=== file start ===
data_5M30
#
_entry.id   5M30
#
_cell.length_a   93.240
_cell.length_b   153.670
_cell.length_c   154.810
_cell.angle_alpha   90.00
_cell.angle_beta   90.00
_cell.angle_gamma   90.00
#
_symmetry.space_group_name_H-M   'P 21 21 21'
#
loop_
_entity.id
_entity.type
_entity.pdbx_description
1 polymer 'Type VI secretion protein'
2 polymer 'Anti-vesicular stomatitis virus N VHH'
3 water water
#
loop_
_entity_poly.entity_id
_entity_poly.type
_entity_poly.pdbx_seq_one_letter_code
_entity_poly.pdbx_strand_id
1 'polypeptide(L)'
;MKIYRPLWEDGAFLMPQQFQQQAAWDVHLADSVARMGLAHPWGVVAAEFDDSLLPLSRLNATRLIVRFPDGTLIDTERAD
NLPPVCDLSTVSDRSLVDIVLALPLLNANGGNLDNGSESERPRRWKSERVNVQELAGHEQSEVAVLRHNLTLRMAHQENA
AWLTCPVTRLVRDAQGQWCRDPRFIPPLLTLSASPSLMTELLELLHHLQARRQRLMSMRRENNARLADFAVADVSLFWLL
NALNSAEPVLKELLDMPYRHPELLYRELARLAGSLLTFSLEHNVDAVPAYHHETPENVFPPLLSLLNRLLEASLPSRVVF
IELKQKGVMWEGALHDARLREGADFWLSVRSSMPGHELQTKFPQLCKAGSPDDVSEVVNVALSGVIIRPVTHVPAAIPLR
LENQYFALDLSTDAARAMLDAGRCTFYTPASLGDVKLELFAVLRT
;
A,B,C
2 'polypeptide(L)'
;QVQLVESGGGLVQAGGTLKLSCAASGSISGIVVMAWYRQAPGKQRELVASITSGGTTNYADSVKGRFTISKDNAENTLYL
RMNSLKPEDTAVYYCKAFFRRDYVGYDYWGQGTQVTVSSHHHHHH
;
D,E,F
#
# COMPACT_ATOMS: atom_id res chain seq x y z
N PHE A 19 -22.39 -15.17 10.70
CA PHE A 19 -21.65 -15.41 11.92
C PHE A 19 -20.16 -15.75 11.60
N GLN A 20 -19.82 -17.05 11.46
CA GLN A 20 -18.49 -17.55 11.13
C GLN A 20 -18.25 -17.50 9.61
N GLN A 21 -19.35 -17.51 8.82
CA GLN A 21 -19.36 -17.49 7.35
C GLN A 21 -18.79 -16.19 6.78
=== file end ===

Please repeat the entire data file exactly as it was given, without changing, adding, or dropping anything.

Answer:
data_5M30
#
_entry.id   5M30
#
_cell.length_a   93.240
_cell.length_b   153.670
_cell.length_c   154.810
_cell.angle_alpha   90.00
_cell.angle_beta   90.00
_cell.angle_gamma   90.00
#
_symmetry.space_group_name_H-M   'P 21 21 21'
#
loop_
_entity.id
_entity.type
_entity.pdbx_description
1 polymer 'Type VI secretion protein'
2 polymer 'Anti-vesicular stomatitis virus N VHH'
3 water water
#
loop_
_entity_poly.entity_id
_entity_poly.type
_entity_poly.pdbx_seq_one_letter_code
_entity_poly.pdbx_strand_id
1 'polypeptide(L)'
;MKIYRPLWEDGAFLMPQQFQQQAAWDVHLADSVARMGLAHPWGVVAAEFDDSLLPLSRLNATRLIVRFPDGTLIDTERAD
NLPPVCDLSTVSDRSLVDIVLALPLLNANGGNLDNGSESERPRRWKSERVNVQELAGHEQSEVAVLRHNLTLRMAHQENA
AWLTCPVTRLVRDAQGQWCRDPRFIPPLLTLSASPSLMTELLELLHHLQARRQRLMSMRRENNARLADFAVADVSLFWLL
NALNSAEPVLKELLDMPYRHPELLYRELARLAGSLLTFSLEHNVDAVPAYHHETPENVFPPLLSLLNRLLEASLPSRVVF
IELKQKGVMWEGALHDARLREGADFWLSVRSSMPGHELQTKFPQLCKAGSPDDVSEVVNVALSGVIIRPVTHVPAAIPLR
LENQYFALDLSTDAARAMLDAGRCTFYTPASLGDVKLELFAVLRT
;
A,B,C
2 'polypeptide(L)'
;QVQLVESGGGLVQAGGTLKLSCAASGSISGIVVMAWYRQAPGKQRELVASITSGGTTNYADSVKGRFTISKDNAENTLYL
RMNSLKPEDTAVYYCKAFFRRDYVGYDYWGQGTQVTVSSHHHHHH
;
D,E,F
#
# COMPACT_ATOMS: atom_id res chain seq x y z
N PHE A 19 -22.39 -15.17 10.70
CA PHE A 19 -21.65 -15.41 11.92
C PHE A 19 -20.16 -15.75 11.60
N GLN A 20 -19.82 -17.05 11.46
CA GLN A 20 -18.49 -17.55 11.13
C GLN A 20 -18.25 -17.50 9.61
N GLN A 21 -19.35 -17.51 8.82
CA GLN A 21 -19.36 -17.49 7.35
C GLN A 21 -18.79 -16.19 6.78